In other exemplary embodiments of the invention, there is provided a compound having the following general formula:
wherein R1 is hydrogen, alkyl, cycloalkyl, aryl or heteroaryl, R4 is an alkyl, cycloalkyl, aryl, or heteroaryl.
 In another exemplary embodiment of the invention, there is provided a compound having the following general formula:
wherein R1 is hydrogen, alkyl, cycloalkyl, aryl, or heteroaryl; R2 is hydrogen, alkyl, cycloalkyl, aryl, or heteroaryl; R3 is hydrogen, alkyl, aryl, or cycloalkyl; L1 and L2 are linker groups independently selected from a group consisting of: alkyl, cycloalkyl, aryl, or heteroaryl.
 In yet another exemplary embodiment of the invention, there is provided a PACMA compound selected from the group consisting of compounds 1-19 as shown in Scheme 1, compounds 20-35 as shown in Scheme 2, and compounds 36-46 as shown in Scheme 3:
##STR00004## ##STR00005## ##STR00006## ##STR00007## ##STR00008##
##STR00009## ##STR00010## ##STR00011## ##STR00012##
##STR00013## ##STR00014## ##STR00015##
 In another aspect, the present invention provides a series of novel compounds useful as diagnostic markers or molecular imaging agents. Exemplary embodiments in accordance with this aspect of the invention include the novel PACMA compounds as described herein above, wherein said compounds contain a substituent that can be used for the imaging of cells, tissues, patient specimens and other preparations, for the purpose of identifying and quantifying associated biomarker proteins for diagnostic applications and biomarker analysis. In other words, PACMAs in accordance with this aspect of the invention are those having the active PACMA functionality as well as a substituent capable of being used as an imaging indicator in a biological or medical diagnostic imagining technique. Exemplary biological or medical diagnostic techniques may include any known techniques in the art, preferably magnetic resonance imaging, and fluorometric analysis of patient specimens or cell cultures. An exemplary embodiment of the aspect of the invention is compound 46, as shown in Scheme 3. When this compound is used in a cell culture it selectively indicates the location of a PACMA target that can be imaged and quantified.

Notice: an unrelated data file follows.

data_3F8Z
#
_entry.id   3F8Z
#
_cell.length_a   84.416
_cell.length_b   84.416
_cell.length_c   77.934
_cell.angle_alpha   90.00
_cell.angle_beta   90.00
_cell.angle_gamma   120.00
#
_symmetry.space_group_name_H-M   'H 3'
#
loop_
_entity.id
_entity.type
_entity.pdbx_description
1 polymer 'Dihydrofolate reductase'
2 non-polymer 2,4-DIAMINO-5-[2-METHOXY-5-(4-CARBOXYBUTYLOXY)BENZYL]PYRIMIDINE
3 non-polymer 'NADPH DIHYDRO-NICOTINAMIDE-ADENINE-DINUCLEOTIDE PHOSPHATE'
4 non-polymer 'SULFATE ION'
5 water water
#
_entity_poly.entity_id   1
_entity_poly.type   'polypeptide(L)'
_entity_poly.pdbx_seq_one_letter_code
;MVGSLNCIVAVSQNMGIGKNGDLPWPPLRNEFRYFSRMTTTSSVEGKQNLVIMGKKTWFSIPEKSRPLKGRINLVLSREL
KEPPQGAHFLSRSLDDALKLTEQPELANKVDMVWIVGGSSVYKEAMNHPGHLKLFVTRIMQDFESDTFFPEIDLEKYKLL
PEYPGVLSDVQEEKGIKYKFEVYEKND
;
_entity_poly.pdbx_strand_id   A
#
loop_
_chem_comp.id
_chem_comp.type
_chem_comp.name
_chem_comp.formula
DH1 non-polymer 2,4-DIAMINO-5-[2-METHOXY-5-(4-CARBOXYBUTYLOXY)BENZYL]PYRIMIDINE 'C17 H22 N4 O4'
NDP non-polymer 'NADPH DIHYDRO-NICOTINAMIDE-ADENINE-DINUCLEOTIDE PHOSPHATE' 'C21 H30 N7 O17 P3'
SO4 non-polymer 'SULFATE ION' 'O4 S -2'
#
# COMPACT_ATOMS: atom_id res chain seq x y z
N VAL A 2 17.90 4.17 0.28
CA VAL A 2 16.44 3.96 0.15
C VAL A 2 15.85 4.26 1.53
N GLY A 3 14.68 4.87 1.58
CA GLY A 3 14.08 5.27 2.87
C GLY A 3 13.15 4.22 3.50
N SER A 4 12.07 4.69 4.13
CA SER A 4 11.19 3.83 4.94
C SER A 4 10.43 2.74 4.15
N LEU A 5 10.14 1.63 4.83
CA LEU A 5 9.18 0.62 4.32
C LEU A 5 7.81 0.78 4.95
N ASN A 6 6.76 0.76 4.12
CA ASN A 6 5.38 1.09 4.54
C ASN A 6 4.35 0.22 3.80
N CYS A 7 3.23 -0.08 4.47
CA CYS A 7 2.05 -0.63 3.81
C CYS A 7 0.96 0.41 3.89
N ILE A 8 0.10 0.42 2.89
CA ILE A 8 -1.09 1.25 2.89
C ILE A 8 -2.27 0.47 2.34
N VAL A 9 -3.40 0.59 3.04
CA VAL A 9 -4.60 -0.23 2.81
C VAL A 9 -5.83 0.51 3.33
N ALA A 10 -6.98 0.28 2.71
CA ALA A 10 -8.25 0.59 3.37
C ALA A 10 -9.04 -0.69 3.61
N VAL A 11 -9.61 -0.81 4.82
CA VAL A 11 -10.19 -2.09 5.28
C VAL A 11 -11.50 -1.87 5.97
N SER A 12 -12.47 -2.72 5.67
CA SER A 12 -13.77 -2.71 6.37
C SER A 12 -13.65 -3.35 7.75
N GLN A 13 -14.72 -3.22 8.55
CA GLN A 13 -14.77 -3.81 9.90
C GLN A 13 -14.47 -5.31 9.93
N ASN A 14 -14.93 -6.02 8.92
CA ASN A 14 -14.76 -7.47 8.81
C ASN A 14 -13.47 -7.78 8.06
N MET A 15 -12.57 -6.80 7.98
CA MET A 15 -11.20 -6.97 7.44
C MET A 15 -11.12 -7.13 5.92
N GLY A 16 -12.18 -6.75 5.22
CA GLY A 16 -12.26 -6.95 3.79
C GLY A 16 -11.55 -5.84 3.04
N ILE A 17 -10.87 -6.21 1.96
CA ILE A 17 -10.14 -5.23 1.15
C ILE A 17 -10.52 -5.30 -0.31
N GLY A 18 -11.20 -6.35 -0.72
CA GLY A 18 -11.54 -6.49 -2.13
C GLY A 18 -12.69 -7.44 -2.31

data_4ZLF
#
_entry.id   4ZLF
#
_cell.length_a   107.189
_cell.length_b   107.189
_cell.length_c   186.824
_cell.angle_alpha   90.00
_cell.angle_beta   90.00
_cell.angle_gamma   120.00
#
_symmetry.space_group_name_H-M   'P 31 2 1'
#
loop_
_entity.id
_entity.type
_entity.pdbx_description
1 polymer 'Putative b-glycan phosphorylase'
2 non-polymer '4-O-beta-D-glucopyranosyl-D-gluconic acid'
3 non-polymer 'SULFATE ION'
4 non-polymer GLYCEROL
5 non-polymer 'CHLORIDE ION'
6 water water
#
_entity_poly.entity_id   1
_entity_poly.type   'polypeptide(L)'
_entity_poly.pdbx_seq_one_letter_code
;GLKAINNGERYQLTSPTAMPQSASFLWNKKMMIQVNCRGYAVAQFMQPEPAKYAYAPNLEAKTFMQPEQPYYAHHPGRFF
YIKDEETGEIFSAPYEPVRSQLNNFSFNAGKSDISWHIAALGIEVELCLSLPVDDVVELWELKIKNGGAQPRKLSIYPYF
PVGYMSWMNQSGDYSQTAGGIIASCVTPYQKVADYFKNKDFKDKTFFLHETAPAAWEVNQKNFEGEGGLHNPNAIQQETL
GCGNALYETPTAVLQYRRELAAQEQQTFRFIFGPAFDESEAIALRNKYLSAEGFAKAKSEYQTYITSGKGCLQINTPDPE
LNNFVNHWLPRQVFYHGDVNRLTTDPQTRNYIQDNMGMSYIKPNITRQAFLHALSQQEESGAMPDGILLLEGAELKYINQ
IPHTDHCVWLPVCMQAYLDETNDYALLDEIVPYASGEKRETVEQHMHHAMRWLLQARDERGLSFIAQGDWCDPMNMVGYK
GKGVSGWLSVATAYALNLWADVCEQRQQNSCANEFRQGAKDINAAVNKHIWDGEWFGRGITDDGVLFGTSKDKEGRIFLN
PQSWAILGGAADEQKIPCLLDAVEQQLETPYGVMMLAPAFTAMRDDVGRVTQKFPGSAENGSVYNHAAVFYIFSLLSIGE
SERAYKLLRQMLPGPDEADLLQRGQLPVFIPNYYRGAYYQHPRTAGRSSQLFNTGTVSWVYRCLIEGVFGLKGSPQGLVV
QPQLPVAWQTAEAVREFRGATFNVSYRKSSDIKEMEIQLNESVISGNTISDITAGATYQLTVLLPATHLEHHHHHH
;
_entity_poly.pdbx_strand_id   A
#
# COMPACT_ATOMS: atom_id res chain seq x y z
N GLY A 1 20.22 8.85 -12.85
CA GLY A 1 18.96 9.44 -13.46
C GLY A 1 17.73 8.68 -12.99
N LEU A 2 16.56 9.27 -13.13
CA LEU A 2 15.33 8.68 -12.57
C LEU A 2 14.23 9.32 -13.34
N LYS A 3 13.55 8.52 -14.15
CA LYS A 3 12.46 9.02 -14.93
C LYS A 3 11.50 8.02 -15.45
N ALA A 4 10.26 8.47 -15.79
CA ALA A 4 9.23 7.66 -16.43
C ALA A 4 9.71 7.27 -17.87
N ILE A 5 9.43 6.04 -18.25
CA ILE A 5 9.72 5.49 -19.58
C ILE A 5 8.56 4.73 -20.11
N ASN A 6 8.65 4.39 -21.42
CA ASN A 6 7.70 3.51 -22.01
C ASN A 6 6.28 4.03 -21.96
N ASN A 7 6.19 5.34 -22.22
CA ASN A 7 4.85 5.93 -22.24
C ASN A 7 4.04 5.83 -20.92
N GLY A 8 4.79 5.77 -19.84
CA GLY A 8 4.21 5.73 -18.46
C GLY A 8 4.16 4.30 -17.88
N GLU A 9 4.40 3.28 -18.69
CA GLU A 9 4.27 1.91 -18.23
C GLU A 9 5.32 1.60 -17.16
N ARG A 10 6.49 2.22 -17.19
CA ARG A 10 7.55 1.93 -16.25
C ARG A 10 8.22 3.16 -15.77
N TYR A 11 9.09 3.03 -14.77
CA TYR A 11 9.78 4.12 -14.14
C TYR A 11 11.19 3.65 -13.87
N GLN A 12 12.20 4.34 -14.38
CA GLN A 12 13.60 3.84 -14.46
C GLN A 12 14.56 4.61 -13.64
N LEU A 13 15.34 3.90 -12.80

In yet another aspect, the present invention provides a biological or medical diagnostic imagining technique utilizing the novel PACMA compounds as described above. Embodiments in accordance with this aspect of the invention generally include the steps of administering to a subject a PACMA compound having a substituent capable of being detected by the imaging technique; and detecting the PACMA compound using the imaging technique. The resulting data may be further processed according to the needs of a diagnosis or analysis. Exemplary imagining techniques are as described above.